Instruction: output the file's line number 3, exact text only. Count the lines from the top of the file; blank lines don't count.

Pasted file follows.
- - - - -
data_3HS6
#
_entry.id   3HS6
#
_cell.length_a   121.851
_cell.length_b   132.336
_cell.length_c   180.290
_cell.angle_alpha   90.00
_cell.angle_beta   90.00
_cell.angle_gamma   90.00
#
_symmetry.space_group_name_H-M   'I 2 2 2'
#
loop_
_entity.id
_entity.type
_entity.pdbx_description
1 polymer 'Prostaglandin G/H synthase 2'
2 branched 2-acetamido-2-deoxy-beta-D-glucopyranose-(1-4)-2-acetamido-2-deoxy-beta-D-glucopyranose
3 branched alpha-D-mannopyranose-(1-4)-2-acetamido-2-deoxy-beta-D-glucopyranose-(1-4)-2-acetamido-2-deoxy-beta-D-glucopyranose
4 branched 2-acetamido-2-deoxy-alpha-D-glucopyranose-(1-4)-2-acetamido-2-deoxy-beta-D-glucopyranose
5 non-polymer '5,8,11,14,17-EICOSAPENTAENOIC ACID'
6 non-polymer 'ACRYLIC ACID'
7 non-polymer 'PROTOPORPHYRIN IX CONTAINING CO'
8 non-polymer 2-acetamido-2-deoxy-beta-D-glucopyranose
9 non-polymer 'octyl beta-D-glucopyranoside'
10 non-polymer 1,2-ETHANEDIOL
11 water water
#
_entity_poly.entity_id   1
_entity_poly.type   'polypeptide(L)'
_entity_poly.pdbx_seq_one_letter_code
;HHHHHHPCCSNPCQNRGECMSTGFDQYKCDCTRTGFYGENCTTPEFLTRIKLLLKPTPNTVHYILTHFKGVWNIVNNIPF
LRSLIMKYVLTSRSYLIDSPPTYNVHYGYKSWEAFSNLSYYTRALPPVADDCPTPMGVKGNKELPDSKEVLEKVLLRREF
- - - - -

_entry.id   3HS6